Sonoma Valley Hospital raises $21M needed to build outpatient diagnostic center
Sonoma Valley Hospital’s capital campaign to fund its new 20,000-square-foot outpatient diagnostic center has reached its $21 million goal.
The funds from the 2-year-long capital campaign, which reached $18.3 million of its $21 million goal late last year, will cover construction costs and the purchase of state-of-the-art diagnostic equipment for the new facility, according to Dave Pier, executive director of the Sonoma Valley Hospital Foundation. The organization announced the milestone Aug. 4.
Pier and hospital CEO Kelly Mather said the $21 million is the most raised by a capital campaign in the foundation’s 38 years of supporting the hospital.
“This new center will help keep our hospital at the forefront of advanced diagnostics and enhance emergency care, making it easier for Valley residents to get excellent care close to home,” Pier said in the release. UCSF Health, through its affiliation with the hospital, has committed to use the facility as its diagnostic center for the North Bay.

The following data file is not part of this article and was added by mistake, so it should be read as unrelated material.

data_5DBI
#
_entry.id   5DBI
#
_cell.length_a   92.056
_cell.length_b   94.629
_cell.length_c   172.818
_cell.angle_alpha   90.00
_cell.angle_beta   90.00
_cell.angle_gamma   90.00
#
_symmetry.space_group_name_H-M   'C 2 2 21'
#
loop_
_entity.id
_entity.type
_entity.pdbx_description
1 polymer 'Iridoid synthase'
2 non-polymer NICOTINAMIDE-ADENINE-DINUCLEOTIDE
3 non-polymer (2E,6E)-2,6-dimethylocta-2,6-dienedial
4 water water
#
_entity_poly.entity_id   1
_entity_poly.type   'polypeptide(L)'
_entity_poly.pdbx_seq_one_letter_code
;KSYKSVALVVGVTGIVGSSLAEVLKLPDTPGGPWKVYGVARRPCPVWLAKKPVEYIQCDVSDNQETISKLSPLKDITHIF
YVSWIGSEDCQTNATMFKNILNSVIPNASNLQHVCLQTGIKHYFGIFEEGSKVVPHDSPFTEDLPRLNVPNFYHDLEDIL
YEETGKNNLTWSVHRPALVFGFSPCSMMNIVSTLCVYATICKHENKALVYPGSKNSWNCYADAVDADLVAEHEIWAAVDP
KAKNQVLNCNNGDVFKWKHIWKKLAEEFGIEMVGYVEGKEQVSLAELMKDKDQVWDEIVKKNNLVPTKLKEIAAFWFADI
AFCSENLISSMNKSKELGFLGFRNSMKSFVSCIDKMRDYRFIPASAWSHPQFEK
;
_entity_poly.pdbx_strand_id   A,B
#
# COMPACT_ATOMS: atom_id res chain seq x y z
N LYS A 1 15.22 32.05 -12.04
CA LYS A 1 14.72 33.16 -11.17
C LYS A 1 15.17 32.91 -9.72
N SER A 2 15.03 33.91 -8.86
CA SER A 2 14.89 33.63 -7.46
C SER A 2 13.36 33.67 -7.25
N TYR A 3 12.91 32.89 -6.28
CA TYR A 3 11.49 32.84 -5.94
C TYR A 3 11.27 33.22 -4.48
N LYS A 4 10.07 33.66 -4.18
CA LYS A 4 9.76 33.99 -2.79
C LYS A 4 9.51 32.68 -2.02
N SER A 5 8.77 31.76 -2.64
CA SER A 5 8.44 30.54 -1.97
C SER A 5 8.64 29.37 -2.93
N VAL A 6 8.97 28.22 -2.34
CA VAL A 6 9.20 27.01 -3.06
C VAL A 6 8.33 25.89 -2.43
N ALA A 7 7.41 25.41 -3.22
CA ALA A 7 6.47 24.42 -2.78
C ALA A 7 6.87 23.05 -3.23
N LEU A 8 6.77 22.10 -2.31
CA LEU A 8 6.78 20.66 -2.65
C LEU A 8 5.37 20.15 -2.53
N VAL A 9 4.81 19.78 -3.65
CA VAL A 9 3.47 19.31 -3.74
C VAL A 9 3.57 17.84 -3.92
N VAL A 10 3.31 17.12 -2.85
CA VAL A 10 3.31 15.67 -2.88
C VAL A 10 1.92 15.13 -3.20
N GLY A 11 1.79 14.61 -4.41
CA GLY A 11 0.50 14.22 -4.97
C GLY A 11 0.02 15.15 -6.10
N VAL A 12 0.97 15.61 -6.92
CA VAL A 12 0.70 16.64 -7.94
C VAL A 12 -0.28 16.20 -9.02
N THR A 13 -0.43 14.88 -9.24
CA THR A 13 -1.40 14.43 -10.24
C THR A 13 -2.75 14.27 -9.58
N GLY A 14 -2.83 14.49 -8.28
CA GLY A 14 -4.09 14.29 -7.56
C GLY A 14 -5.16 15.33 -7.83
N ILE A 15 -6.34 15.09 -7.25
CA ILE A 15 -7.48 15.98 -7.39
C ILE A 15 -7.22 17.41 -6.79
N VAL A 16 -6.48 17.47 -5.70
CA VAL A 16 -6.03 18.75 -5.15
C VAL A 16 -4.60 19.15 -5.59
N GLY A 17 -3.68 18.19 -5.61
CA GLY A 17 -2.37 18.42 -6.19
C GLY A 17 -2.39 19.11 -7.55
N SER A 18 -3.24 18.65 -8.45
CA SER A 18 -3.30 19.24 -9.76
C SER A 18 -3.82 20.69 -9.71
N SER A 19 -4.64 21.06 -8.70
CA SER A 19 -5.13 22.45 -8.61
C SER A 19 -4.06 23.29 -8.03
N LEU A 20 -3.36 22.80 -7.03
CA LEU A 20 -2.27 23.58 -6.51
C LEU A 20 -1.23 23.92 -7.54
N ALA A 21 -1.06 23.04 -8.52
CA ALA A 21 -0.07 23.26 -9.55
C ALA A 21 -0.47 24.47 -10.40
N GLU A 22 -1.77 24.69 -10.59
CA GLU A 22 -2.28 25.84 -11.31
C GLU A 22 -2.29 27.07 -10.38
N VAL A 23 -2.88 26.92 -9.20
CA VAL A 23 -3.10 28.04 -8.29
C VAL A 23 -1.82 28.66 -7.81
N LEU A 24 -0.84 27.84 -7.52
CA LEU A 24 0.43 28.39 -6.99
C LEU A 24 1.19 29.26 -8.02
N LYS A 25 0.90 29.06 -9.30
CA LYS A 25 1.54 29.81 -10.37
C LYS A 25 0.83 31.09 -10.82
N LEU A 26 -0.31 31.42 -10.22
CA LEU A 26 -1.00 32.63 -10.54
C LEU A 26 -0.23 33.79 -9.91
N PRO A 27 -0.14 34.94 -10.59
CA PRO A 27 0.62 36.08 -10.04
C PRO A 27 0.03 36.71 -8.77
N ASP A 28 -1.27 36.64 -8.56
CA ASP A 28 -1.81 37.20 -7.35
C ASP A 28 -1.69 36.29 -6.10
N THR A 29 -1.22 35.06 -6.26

Mather previously told the Business Journal the new center could generate $1.5 million annually in increased net revenue.
The first phase of the new center is nearing completion and will begin taking patients by November, Ron Peluso, project manager at Vertran Associates, the firm overseeing construction, told the foundation’s board at its Aug. 6 meeting. The first phase, which includes a new CT scanner and a larger patient waiting area, is expected to come in on budget despite some delays caused by the COVID-19 crisis, Peluso said.
The board on Aug. 6 also approved the budget for the second phase of the outpatient diagnostic center project, which includes a new MRI machine, updated ultrasound and X-ray equipment, and updated space and equipment for cardiology and laboratory services. Construction will begin in the fall with completion scheduled for next summer, according to the board.
The hospital previously reported the facility remodel is expected to cost between $15 million and $19 million; $1.6 million for the CT scanner; $2.8 million for the MRI machine, and $200,000 for the portable X-ray machine.
Donors contributing $1 million or more toward the hospital’s new outpatient diagnostic center include the McQuown Family, Kalmanovitz Charitable Foundation, Vadasz Family Foundation, The Dolby Family, Joan and Mike Buckley Family, Marcia and Gary Nelson Family, and Joan and Sandy Weill and the Weill Family Foundation, Pier said.
“This campaign could not have been completed without their generosity,” Pier said.